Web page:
I’ve really felt this idea driven home over the past year with Alice. She exudes peace and contentment, and she’s been this way from day one. I mean this quite literally – she was content in the womb until 41.5 weeks, content during labor through hours and hours of pushing (no decels or any signs of distress; had to use the vacuum for the final push), and is currently content to hang out on the floor in one small area (she isn’t moving around too much yet, which is uncommon at age 1). She’s truly not striving or worrying about getting to the next thing, and she seems unconcerned about others’ expectations of her. She’s just being her, content with where she is. Maybe God’s reminding me that this is the way. Relax. Enjoy where you’re at. Be you.

Having a child has expanded my desire to cut excess from my life. I mean this both in terms of things – possessions – and non-things. My new favorite phrase has been resurrected from my teaching days with a vengeance: AIN’T NOBODY GOT TIME FOR THAT. Really, though. It’s amazing how much less time I have, so I’m that much more particular about how I spend it. And spending much of my time at home this year has made me see how un-peaceful our home is filled with things we don’t need and/or like that much. And the desire runs deep – I believe simple living is so important for our kids. One of my favorite parenting books declares: “By simplifying, we protect the environment for childhood’s slow, essential unfolding of self. Our society – with its pressures of ‘too much’ – is waging an undeclared war on childhood.” Sadly, I don’t think that’s an overstatement. I’m so on board. I’ve worked relentlessly this year to continue to pursue simplicity, and I’ll probably never stop.

When I was living my stressful teaching years, I dreamed about being a homemaker, days spent working around the house and cooking and gardening and building an intentional home for our family. And though I still have that vision, the work of an at-home parent is harder for me than I’d imagined.

All the parenting advice says it’s important that you “make time for yourself,” and for me, that seemed to translate as more time to write. So I tried to work it in, but it was never enough: no matter how much I’d written that week or how many submissions had been accepted, I always felt dissatisfied, a vague sense that I need to be writing more. It took prayer and reflection to see that not having enough of this “time for myself” was not the issue; the real issue was ego and pride. I’ve realized this year that a big part of me that doesn’t want to do the unseen, unglamorous work of an at-home parent. I don’t want to spend my hours serving my family through the doing of laundry, the changing of diapers, the organizing, the cleaning, the cooking; I’d really prefer the compliments, praise, and appreciation that comes with writing. “You’re such a great writer” or “This is best your piece yet.” The validation of being accepted for publication, and then I want the satisfaction of saying yeah, I’ve been published there. Becoming aware of this tricky pride thing has really freed me from this “dissatisfaction” with my writing life. It’s a work in progress, but awareness is always the first step.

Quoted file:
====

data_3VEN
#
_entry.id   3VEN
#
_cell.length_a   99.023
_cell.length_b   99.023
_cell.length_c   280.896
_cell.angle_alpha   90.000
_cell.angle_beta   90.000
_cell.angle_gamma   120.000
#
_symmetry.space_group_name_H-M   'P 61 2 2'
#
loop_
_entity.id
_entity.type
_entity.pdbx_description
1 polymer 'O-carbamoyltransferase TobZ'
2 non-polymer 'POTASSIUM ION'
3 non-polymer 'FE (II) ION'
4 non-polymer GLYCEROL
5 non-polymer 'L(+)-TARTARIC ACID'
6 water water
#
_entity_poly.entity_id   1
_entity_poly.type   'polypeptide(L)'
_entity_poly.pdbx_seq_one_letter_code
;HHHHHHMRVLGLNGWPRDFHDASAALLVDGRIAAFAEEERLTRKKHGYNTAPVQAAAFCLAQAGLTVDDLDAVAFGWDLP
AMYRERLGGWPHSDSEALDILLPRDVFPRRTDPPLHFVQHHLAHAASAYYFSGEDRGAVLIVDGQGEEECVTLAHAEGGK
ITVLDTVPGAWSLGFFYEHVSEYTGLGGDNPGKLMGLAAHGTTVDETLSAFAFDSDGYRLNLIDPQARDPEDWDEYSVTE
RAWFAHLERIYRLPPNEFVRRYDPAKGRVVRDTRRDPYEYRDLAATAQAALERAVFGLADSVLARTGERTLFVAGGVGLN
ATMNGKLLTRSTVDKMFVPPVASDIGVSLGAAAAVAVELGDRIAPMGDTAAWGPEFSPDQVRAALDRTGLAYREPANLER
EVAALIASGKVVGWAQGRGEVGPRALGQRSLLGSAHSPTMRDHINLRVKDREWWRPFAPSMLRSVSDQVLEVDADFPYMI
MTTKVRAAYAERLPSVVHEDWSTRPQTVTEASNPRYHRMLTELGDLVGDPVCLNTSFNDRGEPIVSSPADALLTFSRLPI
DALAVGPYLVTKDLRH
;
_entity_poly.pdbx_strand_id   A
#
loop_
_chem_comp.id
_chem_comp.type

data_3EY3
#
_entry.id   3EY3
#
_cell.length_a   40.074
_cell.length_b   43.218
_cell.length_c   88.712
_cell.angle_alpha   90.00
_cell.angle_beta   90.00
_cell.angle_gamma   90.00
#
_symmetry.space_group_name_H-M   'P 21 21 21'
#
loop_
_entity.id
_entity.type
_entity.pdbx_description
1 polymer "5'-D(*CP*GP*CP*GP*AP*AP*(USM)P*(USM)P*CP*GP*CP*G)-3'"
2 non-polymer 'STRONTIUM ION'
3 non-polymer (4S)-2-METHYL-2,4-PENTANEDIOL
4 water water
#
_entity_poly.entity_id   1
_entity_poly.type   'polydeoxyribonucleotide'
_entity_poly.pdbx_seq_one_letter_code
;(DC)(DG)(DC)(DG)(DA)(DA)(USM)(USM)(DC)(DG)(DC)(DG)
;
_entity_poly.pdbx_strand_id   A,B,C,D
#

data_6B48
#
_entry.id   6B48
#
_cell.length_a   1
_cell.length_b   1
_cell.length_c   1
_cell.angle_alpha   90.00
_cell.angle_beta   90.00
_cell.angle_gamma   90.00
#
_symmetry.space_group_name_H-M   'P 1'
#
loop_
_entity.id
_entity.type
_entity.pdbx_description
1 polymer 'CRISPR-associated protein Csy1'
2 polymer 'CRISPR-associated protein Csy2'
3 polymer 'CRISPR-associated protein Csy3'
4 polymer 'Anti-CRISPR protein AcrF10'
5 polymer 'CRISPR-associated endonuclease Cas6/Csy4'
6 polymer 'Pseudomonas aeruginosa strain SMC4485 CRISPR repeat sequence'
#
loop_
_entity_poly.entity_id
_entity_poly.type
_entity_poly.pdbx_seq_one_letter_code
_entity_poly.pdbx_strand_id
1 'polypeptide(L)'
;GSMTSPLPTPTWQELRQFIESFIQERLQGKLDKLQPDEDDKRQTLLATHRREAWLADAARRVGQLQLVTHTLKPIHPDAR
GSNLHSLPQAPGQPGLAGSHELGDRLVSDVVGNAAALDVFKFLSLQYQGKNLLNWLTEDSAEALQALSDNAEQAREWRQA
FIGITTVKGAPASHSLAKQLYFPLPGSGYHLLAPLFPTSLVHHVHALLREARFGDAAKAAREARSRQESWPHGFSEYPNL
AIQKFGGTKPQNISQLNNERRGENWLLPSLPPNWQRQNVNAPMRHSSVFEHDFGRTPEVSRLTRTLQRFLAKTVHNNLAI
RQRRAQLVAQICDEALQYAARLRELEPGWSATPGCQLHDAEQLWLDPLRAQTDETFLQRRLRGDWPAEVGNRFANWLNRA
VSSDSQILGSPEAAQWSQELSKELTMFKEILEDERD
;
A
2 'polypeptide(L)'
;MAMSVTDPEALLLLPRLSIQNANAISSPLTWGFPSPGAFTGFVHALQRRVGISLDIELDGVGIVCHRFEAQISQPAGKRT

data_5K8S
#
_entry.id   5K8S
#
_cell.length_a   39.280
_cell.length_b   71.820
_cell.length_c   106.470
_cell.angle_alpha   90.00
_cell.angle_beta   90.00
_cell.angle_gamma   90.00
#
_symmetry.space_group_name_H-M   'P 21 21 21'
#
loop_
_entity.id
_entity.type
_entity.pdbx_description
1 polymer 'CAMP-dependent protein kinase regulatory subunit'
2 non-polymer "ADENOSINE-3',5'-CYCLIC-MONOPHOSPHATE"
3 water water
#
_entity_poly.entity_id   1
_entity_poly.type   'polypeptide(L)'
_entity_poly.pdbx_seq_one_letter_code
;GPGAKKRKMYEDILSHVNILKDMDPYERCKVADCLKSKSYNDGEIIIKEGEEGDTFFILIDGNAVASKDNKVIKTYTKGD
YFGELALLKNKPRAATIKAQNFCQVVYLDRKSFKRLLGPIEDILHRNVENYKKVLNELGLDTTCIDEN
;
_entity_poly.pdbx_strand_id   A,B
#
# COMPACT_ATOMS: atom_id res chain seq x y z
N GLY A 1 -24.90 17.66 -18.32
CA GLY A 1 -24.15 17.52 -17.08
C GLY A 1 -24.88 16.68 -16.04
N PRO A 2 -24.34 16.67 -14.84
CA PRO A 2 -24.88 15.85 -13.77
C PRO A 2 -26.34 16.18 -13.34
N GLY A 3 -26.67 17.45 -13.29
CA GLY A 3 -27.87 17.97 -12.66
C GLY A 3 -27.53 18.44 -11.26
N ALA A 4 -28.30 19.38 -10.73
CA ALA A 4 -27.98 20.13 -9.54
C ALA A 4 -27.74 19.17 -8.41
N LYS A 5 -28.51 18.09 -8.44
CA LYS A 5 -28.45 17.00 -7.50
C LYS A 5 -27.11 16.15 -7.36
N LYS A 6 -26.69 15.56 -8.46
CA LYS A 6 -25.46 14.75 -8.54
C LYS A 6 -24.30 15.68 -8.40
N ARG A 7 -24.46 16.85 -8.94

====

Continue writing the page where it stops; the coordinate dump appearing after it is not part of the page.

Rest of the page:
I have this post-it taped on my kitchen wall these days, which I totally stole from Jess Lively. It says “Be where you are, and do all things in joy.” As an at-home parent, the work and tasks feel endless, and as a natural go-getter, I want to DO ALL THE THINGS. Lists and checking off items. YESSS! That was my approach for a while, making giant to-do lists each day and attacking the items like someone was holding a gun to my head. And sometimes that energy is fine – it’s great to get a lot done. But I’ve found that the vibe of a daily to-do list doesn’t work for me as an at-home parent. I’d often end the day and feel like “I should have gotten more done.” (No matter how much I’d gotten done!) I’ve learned to slow down and just be fully present in all moments, whether I’m on the floor with Alice or folding the laundry or cleaning the kitchen. To just be 100% there – not worrying about the past or the future, but totally there. To notice and breathe and choose gratitude and joy in whatever is in front of me. It helps that Alice is always just living in the moment – that’s one of the ways kids can really teach us, I think. And I still do get things done. 🙂

I was so afraid when I was pregnant of all of the things that could go wrong, especially early on. But for some reason, since the end of my pregnancy and now in parenting, that fear has largely dissipated. I don’t know what exactly helped with this, but I’m so thankful. I definitely still have moments of stress or worry, but I have an overall sense of peace about Alice and her safety and health and all the other things one can worry about as a parent. Because children are gifts, right? I do the best I can to care for this little one, but I’m strongly aware that I’m not entitled to have her be or turn out any certain way. Our children are straight grace, and we ought to receive them as such, with openness, curiosity, and a loose grip. In my view, they’re God’s, only on loan to us.

It’s really something to think that humans are babies for just one year, and then boom – they’re little people. The baby phase is a tiny fraction. So to Alice June, who is ONE TODAY: Happy Birthday, baby girl. We’re so glad you joined us, and we can’t wait to keep getting to know you. You’ve already taught us so much, and you are loved, loved, loved!

Amber is a thirty-something wife and new mama living in Minneapolis, Minnesota. She is a freelance writer and editor. She blogs at Alternative Grace where she muses on things like intentional living, faith, and books. You can follow Amber on Facebook and Instagram.

Like This Article

Like Mamapedia

Learn From Moms Like You

Get answers, tips, deals, and amazing advice from other Moms.

For Updates and Special Promotions
Follow Us
Want to become a contributor?
Want to become a contributor?

If you'd like to contribute to the Wisdom of Moms on Mamapedia, please sign up here to learn more: Sign Up

Recent Voices Posts

See all